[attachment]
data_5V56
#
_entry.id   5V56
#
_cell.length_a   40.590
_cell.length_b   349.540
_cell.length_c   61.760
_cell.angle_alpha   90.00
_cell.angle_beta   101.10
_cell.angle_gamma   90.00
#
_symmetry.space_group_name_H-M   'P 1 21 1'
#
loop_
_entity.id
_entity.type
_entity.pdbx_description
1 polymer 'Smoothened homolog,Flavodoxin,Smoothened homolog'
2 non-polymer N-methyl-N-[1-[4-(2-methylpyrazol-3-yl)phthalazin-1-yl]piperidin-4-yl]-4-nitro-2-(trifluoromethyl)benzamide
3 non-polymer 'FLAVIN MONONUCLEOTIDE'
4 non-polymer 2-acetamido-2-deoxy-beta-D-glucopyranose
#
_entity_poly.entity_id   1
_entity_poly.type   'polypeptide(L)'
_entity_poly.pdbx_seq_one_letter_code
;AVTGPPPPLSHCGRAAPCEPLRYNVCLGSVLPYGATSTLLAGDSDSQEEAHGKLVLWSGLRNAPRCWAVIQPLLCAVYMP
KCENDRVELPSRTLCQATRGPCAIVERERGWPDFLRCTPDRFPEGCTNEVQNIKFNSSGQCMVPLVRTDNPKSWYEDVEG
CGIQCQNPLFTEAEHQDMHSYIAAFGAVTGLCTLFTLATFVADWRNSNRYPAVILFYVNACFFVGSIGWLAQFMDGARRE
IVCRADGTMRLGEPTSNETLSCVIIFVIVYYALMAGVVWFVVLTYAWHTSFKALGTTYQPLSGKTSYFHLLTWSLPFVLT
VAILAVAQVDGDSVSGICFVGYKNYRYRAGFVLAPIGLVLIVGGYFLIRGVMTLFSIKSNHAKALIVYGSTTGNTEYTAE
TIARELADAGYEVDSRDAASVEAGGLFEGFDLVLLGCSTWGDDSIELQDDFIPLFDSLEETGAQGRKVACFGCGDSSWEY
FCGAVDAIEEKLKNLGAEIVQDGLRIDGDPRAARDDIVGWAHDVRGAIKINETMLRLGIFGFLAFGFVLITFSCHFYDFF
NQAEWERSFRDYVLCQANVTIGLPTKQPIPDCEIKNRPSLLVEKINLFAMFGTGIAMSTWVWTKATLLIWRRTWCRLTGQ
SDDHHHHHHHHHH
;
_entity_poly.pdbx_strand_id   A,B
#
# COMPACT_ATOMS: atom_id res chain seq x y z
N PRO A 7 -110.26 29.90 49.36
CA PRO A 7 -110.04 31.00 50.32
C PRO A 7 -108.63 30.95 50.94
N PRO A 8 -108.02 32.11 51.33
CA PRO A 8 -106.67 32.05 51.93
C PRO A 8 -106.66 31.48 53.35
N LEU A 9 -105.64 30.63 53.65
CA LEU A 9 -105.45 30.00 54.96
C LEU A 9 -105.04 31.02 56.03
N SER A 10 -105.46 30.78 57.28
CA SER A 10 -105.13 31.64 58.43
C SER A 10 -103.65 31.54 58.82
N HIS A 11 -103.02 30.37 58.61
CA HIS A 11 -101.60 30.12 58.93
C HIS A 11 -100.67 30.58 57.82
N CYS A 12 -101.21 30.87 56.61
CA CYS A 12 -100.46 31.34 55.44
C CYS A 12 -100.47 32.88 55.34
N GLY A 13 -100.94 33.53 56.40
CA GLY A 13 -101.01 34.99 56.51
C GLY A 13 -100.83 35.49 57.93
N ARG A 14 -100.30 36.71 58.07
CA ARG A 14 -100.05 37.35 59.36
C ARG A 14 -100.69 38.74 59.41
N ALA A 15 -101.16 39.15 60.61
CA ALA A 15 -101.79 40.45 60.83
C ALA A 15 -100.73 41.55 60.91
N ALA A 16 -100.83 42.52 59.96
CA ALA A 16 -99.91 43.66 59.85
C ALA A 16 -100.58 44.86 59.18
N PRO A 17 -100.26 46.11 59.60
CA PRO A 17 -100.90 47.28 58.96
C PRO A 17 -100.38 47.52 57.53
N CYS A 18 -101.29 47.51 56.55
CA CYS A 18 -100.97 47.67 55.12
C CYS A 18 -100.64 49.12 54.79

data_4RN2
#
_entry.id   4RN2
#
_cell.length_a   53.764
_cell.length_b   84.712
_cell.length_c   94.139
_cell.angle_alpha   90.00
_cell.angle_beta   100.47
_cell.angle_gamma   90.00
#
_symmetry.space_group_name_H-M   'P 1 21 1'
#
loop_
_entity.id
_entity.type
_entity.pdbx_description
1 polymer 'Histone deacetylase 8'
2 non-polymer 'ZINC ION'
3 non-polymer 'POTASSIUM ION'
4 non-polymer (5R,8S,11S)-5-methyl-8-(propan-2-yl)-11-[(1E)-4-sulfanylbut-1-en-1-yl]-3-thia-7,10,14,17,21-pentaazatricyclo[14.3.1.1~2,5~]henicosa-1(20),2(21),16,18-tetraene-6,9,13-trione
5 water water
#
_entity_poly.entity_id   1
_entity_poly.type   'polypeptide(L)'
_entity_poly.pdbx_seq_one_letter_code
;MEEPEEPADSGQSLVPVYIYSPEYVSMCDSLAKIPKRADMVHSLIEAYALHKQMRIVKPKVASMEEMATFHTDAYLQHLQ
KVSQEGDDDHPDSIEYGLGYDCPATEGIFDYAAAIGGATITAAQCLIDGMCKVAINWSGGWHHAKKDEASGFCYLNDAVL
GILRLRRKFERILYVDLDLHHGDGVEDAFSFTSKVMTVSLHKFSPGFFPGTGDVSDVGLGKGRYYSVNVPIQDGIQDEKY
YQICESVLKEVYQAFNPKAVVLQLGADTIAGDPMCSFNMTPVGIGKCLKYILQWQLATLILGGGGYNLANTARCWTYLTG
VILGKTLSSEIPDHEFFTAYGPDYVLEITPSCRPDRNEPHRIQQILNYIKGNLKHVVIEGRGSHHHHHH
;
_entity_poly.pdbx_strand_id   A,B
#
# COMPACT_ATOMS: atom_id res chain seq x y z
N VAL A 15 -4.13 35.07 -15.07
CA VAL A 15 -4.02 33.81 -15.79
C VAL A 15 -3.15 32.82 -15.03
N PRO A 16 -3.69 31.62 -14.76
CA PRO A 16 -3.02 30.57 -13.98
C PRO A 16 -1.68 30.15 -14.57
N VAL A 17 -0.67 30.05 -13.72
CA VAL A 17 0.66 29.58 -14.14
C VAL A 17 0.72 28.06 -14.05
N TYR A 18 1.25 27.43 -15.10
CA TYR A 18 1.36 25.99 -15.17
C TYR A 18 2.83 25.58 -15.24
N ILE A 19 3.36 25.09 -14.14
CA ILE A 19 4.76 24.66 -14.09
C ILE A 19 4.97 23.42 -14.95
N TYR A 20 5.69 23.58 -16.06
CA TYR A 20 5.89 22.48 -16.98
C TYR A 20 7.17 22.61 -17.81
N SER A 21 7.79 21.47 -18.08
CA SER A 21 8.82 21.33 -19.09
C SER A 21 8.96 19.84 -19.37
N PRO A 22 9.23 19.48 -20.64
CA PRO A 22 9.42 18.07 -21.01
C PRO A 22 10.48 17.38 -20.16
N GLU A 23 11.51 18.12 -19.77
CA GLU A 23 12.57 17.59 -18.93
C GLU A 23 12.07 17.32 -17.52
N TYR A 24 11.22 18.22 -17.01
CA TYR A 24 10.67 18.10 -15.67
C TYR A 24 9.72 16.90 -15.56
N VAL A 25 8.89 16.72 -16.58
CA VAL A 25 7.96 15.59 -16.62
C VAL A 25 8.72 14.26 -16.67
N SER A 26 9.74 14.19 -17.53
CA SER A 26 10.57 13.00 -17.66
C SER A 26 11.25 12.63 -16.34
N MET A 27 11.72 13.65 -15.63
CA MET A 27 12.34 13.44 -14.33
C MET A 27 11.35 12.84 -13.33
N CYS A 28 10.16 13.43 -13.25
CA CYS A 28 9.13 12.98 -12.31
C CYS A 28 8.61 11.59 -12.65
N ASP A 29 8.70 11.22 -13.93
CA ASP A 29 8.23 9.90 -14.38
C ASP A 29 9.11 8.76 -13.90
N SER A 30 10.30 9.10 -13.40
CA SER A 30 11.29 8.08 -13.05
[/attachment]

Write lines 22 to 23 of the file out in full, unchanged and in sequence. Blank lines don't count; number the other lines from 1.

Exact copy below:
#
_entity_poly.entity_id   1